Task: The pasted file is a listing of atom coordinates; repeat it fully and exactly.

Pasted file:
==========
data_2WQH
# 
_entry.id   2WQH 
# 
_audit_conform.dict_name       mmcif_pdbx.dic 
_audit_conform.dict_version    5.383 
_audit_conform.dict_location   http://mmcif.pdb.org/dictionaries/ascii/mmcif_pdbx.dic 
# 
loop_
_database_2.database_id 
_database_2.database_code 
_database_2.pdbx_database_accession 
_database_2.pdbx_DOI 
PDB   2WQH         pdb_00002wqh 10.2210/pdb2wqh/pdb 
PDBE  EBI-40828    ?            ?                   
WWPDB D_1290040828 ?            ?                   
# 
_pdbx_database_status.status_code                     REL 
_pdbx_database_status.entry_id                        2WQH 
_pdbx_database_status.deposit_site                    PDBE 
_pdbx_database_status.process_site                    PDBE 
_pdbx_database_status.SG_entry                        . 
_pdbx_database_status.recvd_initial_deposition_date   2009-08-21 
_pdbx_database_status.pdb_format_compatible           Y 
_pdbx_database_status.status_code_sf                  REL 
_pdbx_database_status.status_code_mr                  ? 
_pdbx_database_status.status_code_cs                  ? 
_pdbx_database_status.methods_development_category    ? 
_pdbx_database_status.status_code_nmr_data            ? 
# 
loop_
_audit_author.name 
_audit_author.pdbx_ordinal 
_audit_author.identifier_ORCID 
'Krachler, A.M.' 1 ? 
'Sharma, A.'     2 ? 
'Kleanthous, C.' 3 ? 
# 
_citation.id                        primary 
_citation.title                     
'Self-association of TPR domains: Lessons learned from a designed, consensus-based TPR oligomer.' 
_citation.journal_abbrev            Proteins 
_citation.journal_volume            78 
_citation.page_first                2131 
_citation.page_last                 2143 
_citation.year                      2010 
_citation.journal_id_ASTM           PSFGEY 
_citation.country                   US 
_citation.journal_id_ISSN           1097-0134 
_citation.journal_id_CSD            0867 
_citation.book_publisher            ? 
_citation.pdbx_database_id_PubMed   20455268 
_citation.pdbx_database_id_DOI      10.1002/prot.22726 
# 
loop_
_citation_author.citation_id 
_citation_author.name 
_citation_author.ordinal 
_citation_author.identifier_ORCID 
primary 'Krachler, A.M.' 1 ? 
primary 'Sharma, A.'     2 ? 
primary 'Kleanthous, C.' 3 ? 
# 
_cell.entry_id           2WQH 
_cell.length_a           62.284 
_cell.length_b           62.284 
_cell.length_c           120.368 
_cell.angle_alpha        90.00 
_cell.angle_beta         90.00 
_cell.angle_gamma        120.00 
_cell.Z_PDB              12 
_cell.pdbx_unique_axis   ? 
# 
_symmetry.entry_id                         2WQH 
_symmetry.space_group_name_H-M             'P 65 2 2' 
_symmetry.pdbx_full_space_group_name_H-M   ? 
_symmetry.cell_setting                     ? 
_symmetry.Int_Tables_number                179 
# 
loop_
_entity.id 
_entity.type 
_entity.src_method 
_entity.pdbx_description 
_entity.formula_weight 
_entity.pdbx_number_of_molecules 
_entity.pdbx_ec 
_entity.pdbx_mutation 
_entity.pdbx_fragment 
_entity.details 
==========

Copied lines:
data_2WQH
# 
_entry.id   2WQH 
# 
_audit_conform.dict_name       mmcif_pdbx.dic 
_audit_conform.dict_version    5.383 
_audit_conform.dict_location   http://mmcif.pdb.org/dictionaries/ascii/mmcif_pdbx.dic 
# 
loop_
_database_2.database_id 
_database_2.database_code 
_database_2.pdbx_database_accession 
_database_2.pdbx_DOI 
PDB   2WQH         pdb_00002wqh 10.2210/pdb2wqh/pdb 
PDBE  EBI-40828    ?            ?                   
WWPDB D_1290040828 ?            ?                   
# 
_pdbx_database_status.status_code                     REL 
_pdbx_database_status.entry_id                        2WQH 
_pdbx_database_status.deposit_site                    PDBE 
_pdbx_database_status.process_site                    PDBE 
_pdbx_database_status.SG_entry                        . 
_pdbx_database_status.recvd_initial_deposition_date   2009-08-21 
_pdbx_database_status.pdb_format_compatible           Y 
_pdbx_database_status.status_code_sf                  REL 
_pdbx_database_status.status_code_mr                  ? 
_pdbx_database_status.status_code_cs                  ? 
_pdbx_database_status.methods_development_category    ? 
_pdbx_database_status.status_code_nmr_data            ? 
# 
loop_
_audit_author.name 
_audit_author.pdbx_ordinal 
_audit_author.identifier_ORCID 
'Krachler, A.M.' 1 ? 
'Sharma, A.'     2 ? 
'Kleanthous, C.' 3 ? 
# 
_citation.id                        primary 
_citation.title                     
'Self-association of TPR domains: Lessons learned from a designed, consensus-based TPR oligomer.' 
_citation.journal_abbrev            Proteins 
_citation.journal_volume            78 
_citation.page_first                2131 
_citation.page_last                 2143 
_citation.year                      2010 
_citation.journal_id_ASTM           PSFGEY 
_citation.country                   US 
_citation.journal_id_ISSN           1097-0134 
_citation.journal_id_CSD            0867 
_citation.book_publisher            ? 
_citation.pdbx_database_id_PubMed   20455268 
_citation.pdbx_database_id_DOI      10.1002/prot.22726 
# 
loop_
_citation_author.citation_id 
_citation_author.name 
_citation_author.ordinal 
_citation_author.identifier_ORCID 
primary 'Krachler, A.M.' 1 ? 
primary 'Sharma, A.'     2 ? 
primary 'Kleanthous, C.' 3 ? 
# 
_cell.entry_id           2WQH 
_cell.length_a           62.284 
_cell.length_b           62.284 
_cell.length_c           120.368 
_cell.angle_alpha        90.00 
_cell.angle_beta         90.00 
_cell.angle_gamma        120.00 
_cell.Z_PDB              12 
_cell.pdbx_unique_axis   ? 
# 
_symmetry.entry_id                         2WQH 
_symmetry.space_group_name_H-M             'P 65 2 2' 
_symmetry.pdbx_full_space_group_name_H-M   ? 
_symmetry.cell_setting                     ? 
_symmetry.Int_Tables_number                179 
# 
loop_
_entity.id 
_entity.type 
_entity.src_method 
_entity.pdbx_description 
_entity.formula_weight 
_entity.pdbx_number_of_molecules 
_entity.pdbx_ec 
_entity.pdbx_mutation 
_entity.pdbx_fragment 
_entity.details 